The hardest part of journalism, or whatever it is we do here at The Insomniac, is being too close to something you have to write about. Be it a review on our favorite band’s new EP or enlightening the readers to an important cause, caring about the subject matter can make the most composed professionals rant and rave. It’s the difference between talking to a friend vs. a teacher. It’s the difference between blogging and the previously mentioned.
That is the problem today as we bring you the egg sandwich.
Personally, I like them with ham, American cheese, a soft roll, grease, and a cigarette; preferably fried on skillet that hasn’t been cleaned since the fifties. I like to eat them on a curb or running to work late because I can.
This is not the experience we bring you today.
Today, we bring you the Iron Worker, a classy egg sandwich from the newest shop to the East End, Camarella’s. Named by the construction worker who did the iron work, the sandwich tittle fits the morning romance between poverty and happiness but does not fit the look at all.
Cooked with two eggs in a pan, separately warmed meat in a tinfoil blanket, a CHOICE of imported and domestic cheeses and laid into a freshly cut home made roll; Camarella’s
breakfast sandwich is borderline gourmet. Coming with a side of fruit, the entire experience opposes what we imagine most patrons of this site are used to, but for a lean $3.25, it’s a deal that feels right at home.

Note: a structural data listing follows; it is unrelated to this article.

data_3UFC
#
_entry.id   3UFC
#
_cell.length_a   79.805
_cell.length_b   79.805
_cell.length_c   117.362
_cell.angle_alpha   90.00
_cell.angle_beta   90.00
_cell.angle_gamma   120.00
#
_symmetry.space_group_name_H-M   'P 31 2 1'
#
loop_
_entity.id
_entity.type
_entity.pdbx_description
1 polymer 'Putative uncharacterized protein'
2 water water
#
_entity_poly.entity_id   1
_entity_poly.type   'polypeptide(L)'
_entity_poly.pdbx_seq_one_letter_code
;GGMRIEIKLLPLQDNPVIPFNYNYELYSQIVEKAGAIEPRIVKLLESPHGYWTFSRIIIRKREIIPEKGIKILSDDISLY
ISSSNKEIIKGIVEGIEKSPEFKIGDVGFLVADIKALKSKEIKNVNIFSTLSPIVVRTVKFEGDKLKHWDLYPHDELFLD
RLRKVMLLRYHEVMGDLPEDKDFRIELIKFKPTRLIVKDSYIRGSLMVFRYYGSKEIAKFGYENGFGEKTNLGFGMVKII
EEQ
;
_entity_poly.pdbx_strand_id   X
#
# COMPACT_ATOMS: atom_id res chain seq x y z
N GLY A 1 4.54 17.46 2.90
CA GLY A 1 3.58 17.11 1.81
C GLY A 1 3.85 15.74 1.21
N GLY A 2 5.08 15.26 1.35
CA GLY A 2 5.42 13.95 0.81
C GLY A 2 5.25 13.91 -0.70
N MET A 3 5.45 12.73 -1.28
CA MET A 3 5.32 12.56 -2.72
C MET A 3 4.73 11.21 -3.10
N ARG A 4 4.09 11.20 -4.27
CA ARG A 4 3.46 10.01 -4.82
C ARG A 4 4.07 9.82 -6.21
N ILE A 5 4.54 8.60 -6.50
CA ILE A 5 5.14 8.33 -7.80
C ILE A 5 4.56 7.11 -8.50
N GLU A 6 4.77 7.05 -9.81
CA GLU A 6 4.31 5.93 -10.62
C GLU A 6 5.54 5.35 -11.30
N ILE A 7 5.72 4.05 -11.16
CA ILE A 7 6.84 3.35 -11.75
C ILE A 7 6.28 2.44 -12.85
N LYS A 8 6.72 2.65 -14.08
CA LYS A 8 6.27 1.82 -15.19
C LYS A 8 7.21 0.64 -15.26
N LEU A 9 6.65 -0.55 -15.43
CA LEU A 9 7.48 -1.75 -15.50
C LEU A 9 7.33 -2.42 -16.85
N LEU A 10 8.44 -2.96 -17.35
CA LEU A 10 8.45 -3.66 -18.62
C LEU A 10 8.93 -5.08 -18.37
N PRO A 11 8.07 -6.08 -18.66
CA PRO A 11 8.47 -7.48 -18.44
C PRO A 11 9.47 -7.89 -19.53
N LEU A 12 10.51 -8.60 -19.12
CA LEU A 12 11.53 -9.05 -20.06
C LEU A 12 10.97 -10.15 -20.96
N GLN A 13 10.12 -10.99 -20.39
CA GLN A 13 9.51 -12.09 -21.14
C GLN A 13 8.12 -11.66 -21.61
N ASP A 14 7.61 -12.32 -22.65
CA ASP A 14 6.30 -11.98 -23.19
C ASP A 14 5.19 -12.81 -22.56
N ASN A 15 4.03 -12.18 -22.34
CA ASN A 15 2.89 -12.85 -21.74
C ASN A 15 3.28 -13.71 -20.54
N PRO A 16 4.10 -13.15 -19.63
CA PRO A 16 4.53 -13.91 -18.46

Without breaking into a complete rant about misconceptions, personal enlightenments or the false romance I have rooted into the breakfast ritual, I will say this: The Iron Worker is a mighty fine, and filling, sandwich. In fact, it’s almost too good for our site.
Telling Dave Forstbauer, the business manager of Carmella’s, that his place might soon be filled with riff-raff, he answered with an anecdote.
He talked about a woman, probably a resident of the Sagamore in which Camarella’s resides, who came in a few days after opening. She raved about the decor and wonderful menu. She said she was happy to have another fancy establishment gracing the upscale building.
He looked at her and said, “Lady, if you walk through those front doors to buy something, you’re fancy to me.”
He laughed and continued. He used to love the city, and still does, of course, but ironically next to the places he’s been about downtown, he remembers the riff-raff the most. He cited “jokes” the iconic homeless comedian as an example.
The Webster resident said that when he tells neighbors about his shop in the city you might as well tell them that it’s on the top floor of the Cadillac Hotel. But, when he asked the last time they were downtown, the answer is always “years.”
Closing with the opposite, it’s been awhile since I’ve graced an upscale eatery myself, worrying about the stench of smoke and leaving dirt marks on the table. Perhaps, I’ll find open arms at Two-Vine sometime and reasonably priced french fries. And though they won’t be grease soaked, I bet they’ll be damn good.